You may know that I like collecting pieces from H & R Daniel, the rather short-lived factory headed up by Henry Daniel and his son between 1822 and 1846. Henry Daniel was the Spode art director before opening his own factory, and even while still at Spode he was responsible for some of the most beautiful porcelain designs ever made.
As I live in a small London flat, space is running out so I am reluctantly letting go of some treasures... creating an opportunity for the Daniel lovers out there.
Today a set of stunning dessert plates and dishes made by H&R Daniel from about 1830. Henry Daniel must have seen green the day he made this. And it's not just any old green; this is a beautiful bright sage green that is typical for Henry Daniel, who was a genius at coming up with new colours. These colours were very difficult to make at the time. And the flowers... well, do I need to say how gorgeous they are? They've been painted by a top painter. We don't know who but it is possible that is was one of the painters who had become available after the Welsh factories collapsed, or otherwise someone trained in that tradition.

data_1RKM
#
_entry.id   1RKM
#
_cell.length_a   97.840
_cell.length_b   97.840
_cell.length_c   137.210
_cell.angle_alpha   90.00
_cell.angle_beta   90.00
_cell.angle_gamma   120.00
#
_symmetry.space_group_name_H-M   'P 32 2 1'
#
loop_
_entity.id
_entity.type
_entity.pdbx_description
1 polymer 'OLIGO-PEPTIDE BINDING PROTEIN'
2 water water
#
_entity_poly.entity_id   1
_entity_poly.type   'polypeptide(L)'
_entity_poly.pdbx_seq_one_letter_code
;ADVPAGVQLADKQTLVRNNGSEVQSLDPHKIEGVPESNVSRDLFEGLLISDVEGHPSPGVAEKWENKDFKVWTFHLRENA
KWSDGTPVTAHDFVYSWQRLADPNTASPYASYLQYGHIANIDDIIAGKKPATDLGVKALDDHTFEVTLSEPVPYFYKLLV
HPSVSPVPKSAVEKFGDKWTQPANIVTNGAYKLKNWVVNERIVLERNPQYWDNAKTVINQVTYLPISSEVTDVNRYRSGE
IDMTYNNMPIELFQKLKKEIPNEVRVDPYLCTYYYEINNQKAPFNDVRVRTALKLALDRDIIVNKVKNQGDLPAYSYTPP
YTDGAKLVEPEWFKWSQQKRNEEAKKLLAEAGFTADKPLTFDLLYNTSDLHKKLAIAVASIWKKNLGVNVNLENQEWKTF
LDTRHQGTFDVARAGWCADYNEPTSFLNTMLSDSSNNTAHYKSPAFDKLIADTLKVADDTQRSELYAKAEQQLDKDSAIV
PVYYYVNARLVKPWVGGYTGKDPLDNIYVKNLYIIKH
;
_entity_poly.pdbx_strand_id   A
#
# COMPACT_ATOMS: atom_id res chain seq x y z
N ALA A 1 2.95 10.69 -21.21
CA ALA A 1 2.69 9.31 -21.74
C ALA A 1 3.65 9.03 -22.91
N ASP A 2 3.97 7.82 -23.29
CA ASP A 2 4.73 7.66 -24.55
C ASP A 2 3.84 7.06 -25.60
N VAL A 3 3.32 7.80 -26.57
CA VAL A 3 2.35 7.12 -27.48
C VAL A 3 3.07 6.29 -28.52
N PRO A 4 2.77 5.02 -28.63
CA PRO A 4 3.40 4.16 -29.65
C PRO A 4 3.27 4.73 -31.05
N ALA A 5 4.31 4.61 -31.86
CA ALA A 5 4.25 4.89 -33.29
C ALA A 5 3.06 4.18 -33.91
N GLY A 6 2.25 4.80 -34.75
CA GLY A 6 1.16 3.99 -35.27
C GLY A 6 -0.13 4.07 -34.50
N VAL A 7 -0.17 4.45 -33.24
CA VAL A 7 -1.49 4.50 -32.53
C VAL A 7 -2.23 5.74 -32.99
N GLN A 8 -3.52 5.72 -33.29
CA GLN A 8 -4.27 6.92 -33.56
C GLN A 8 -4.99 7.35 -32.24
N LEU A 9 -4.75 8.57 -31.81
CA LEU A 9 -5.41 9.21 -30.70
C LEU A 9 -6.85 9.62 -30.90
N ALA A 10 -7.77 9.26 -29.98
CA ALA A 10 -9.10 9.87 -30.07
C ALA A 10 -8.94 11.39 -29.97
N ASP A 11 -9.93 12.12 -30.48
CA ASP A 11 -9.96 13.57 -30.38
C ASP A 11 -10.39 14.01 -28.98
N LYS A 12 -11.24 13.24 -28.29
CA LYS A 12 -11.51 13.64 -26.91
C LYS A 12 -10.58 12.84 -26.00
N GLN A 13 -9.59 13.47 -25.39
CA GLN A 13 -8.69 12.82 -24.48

As is often the case with Daniel items, all pieces are crazed and there are some lines coming off the rims, however the items are stable although probably not great for liquid food as that could discolour the crazed surface.
So what about the crazing? Daniel's porcelain came in different qualities, and this particular shape was often used with slightly softer porcelain that developed some more problems later on - it is likely that a compromise was made in the porcelain recipe to keep costs low for some customers. But do we mind? The fact is that these dishes made it to someone's table, and obviously have been happily used for many years. I always say the great thing about worn porcelain is that you're less afraid to use it.